He first met Dandyism.net founder Christian Chensvold 20 years ago when he wrote a piece on dandies for his college literary magazine, and Chensvold contacted him in light of the mutual interest.

Tributes are currently going up on Dandyism.net’s Facebook page, as well as Michael’s own. Our own Nick Willard had this to say when he heard the news:

Words fail to express my shock & sorrow.  We just exchanged e-mails this week, catching up with each other.  He shared how he was head over heels over his new woman & how much he loved her.  It seemed that he was at the dawn of the next stage of his life, not at the sunset.

Though he had little tolerance for foolishness, Michael was a raconteur and bon vivant by temperament who above all enjoyed meeting interesting people and swapping stories with them. He has written some of the most insightful pieces for Dandyism.net, under the fitting column heading “The Sophistocrat,” which can be accessed in the menu column at right.

He’s captured above in a photo by Rose Callahan.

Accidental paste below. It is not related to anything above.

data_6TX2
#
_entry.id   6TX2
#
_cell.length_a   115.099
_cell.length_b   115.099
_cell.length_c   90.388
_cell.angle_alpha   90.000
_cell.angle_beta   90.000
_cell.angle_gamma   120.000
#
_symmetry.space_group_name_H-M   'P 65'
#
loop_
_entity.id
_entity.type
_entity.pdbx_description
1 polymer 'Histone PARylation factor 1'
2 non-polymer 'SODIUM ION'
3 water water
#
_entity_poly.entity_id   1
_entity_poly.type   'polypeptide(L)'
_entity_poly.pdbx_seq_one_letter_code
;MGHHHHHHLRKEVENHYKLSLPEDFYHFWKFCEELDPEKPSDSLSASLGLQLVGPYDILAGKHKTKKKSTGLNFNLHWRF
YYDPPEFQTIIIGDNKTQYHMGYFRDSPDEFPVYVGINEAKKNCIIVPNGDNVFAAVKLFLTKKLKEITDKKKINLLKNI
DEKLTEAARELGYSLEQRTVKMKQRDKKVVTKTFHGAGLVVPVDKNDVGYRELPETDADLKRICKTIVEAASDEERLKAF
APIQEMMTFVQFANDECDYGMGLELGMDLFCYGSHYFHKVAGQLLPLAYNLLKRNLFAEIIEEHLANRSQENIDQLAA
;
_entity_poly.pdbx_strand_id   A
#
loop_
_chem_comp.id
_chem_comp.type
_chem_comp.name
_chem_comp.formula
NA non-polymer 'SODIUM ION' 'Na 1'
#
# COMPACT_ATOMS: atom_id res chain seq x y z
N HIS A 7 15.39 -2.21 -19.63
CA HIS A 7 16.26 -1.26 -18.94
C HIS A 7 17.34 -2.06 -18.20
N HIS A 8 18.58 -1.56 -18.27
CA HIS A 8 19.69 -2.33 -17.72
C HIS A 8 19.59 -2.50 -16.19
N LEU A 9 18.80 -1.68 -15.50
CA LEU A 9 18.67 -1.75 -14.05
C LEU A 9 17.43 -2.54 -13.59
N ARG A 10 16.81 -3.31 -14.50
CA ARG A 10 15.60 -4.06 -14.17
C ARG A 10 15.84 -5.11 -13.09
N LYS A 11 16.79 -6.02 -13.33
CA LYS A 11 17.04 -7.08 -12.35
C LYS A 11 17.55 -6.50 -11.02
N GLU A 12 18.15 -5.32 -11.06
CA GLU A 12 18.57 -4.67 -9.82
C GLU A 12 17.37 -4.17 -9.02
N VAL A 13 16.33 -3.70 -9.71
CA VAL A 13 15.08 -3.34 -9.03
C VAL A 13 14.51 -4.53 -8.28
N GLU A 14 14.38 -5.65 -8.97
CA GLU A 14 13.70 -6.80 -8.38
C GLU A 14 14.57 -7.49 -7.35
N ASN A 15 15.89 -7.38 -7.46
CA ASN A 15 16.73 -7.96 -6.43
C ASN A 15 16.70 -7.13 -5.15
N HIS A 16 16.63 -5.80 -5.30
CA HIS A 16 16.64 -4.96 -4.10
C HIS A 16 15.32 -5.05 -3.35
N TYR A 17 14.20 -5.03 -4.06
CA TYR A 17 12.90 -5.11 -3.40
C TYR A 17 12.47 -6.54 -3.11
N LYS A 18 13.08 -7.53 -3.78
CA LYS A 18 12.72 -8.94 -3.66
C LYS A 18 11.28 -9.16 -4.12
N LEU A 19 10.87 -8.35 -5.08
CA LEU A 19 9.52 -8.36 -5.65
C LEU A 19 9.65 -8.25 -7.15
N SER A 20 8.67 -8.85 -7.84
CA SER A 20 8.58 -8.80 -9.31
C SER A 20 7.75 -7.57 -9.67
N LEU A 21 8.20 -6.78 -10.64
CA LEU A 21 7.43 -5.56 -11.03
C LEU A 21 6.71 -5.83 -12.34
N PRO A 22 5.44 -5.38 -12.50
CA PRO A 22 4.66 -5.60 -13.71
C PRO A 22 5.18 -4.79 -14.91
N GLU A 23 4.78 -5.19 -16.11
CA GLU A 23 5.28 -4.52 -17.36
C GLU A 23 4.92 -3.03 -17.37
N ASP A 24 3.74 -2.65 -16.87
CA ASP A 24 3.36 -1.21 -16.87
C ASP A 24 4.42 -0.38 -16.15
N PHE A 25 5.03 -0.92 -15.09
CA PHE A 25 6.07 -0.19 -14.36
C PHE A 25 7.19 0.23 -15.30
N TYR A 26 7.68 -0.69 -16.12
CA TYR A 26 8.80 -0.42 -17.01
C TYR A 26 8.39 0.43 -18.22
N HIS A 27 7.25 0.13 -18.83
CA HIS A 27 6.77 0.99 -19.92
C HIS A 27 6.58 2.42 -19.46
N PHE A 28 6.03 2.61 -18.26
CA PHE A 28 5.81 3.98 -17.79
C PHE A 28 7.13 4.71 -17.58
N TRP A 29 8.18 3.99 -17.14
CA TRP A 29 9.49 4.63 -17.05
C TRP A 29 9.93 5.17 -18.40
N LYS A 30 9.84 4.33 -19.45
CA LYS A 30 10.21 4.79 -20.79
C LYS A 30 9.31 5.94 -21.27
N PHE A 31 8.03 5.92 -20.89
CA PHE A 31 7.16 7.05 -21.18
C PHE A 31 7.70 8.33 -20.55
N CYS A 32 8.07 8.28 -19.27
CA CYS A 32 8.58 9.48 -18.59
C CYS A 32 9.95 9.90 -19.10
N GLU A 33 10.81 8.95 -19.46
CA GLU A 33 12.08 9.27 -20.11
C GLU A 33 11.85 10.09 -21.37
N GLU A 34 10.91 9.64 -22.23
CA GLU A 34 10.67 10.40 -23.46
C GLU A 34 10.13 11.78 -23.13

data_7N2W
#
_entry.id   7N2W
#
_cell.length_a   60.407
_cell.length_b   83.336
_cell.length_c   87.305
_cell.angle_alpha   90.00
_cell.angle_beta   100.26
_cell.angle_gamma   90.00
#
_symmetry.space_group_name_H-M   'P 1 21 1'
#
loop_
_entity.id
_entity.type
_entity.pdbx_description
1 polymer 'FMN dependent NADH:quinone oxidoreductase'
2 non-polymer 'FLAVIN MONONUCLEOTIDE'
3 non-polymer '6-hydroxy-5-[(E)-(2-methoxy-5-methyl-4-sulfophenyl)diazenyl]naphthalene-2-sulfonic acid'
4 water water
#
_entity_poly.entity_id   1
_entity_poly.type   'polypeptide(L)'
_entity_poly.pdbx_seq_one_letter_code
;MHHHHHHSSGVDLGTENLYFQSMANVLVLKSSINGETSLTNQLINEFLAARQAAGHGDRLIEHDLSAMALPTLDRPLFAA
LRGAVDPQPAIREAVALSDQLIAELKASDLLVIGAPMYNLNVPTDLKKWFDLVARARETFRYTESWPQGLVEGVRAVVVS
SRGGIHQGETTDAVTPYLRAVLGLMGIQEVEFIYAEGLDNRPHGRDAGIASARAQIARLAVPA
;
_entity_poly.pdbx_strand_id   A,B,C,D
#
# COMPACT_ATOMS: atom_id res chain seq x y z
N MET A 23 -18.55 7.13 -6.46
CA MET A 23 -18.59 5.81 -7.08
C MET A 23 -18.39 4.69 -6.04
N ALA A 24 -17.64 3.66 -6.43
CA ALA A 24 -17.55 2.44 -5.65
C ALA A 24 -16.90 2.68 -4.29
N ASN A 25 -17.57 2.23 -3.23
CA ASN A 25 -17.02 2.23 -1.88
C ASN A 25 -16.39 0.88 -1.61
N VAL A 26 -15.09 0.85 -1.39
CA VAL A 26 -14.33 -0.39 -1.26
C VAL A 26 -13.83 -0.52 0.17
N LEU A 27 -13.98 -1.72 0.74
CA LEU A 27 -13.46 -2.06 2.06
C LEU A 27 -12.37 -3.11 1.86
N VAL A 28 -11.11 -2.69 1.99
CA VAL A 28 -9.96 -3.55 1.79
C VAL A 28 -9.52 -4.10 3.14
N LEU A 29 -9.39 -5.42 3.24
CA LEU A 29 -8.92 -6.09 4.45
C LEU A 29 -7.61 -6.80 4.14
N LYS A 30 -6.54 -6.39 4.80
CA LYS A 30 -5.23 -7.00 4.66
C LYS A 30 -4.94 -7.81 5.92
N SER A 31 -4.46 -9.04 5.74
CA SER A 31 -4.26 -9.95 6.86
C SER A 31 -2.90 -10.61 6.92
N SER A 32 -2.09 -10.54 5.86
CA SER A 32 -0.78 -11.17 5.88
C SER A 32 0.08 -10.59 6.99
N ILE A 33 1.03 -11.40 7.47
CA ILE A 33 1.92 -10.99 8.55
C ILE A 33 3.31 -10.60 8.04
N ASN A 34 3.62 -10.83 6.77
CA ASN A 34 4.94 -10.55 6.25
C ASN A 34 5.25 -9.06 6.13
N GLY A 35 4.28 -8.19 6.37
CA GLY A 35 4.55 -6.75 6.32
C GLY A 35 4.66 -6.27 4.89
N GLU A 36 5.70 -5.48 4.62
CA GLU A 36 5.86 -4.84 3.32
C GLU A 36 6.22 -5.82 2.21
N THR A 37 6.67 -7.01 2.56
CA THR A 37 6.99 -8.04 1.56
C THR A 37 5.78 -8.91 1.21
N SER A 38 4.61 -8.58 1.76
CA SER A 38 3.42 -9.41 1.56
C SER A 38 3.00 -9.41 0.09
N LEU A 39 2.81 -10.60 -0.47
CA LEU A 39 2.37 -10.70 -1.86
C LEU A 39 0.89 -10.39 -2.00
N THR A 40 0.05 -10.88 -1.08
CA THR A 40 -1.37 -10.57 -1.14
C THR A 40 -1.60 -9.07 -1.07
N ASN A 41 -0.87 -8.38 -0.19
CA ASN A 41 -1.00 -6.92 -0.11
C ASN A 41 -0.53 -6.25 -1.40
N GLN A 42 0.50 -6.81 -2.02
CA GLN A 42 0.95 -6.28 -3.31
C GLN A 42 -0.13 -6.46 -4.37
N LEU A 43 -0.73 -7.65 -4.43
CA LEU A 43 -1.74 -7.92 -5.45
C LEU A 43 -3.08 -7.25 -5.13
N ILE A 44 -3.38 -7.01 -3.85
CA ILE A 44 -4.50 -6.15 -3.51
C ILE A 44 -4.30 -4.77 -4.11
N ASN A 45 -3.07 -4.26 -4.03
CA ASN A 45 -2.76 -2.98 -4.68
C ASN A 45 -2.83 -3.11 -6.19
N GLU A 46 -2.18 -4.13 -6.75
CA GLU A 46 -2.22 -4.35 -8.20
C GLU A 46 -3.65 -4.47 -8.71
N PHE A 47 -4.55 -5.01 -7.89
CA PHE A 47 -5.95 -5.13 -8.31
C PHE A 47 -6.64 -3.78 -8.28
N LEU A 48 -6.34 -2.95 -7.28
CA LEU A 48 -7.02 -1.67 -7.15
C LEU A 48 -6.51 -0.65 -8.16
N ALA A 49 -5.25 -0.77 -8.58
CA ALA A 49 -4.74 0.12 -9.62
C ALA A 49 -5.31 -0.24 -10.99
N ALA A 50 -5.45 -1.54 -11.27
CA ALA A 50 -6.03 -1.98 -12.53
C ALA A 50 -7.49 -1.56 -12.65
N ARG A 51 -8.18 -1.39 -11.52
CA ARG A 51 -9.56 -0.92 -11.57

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Dandy Of The Year 2013: Nathaniel Adams

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For services rendered to the understanding and misunderstanding of dandyism, as well as perpetually cutting a dashing figure, Dandyism.net is pleased to award Nathaniel Adams the distinguished title of Dandy of the Year 2013. (more…)

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Year Of The Tango’s 100th Anniversary

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Nineteen-thirteen was the year the tango conquered fashionable society, rising from its seedy origins in the brothels of Buenos Aires. On assignment for The Rake, D.net founder Christian Chensvold meditates on this most masculine of social dances. Click here for a PDF of the story.

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At Least They’re Not Boring: Spontaneous Impressions Of I Am Dandy

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One of the more frequent visitors to D.net HQ is a certain Lady Friend who hails from Japan and has spent much of her career in menswear. She’d seen my photo in “I Am Dandy,” but hadn’t gone through the entire book.

Recently, while mixing cocktails, I heard her cry out from the other room. I dashed in thinking something was wrong, but instead found her leafing through the book.

As both a woman and a non-Westerner, her feedback interested me, and I sat down at my keyboard to record her extemporaneous impressions. The exchange ran something like this. — CC

* * *

LF: “Attention please! Attention please! Look at me!”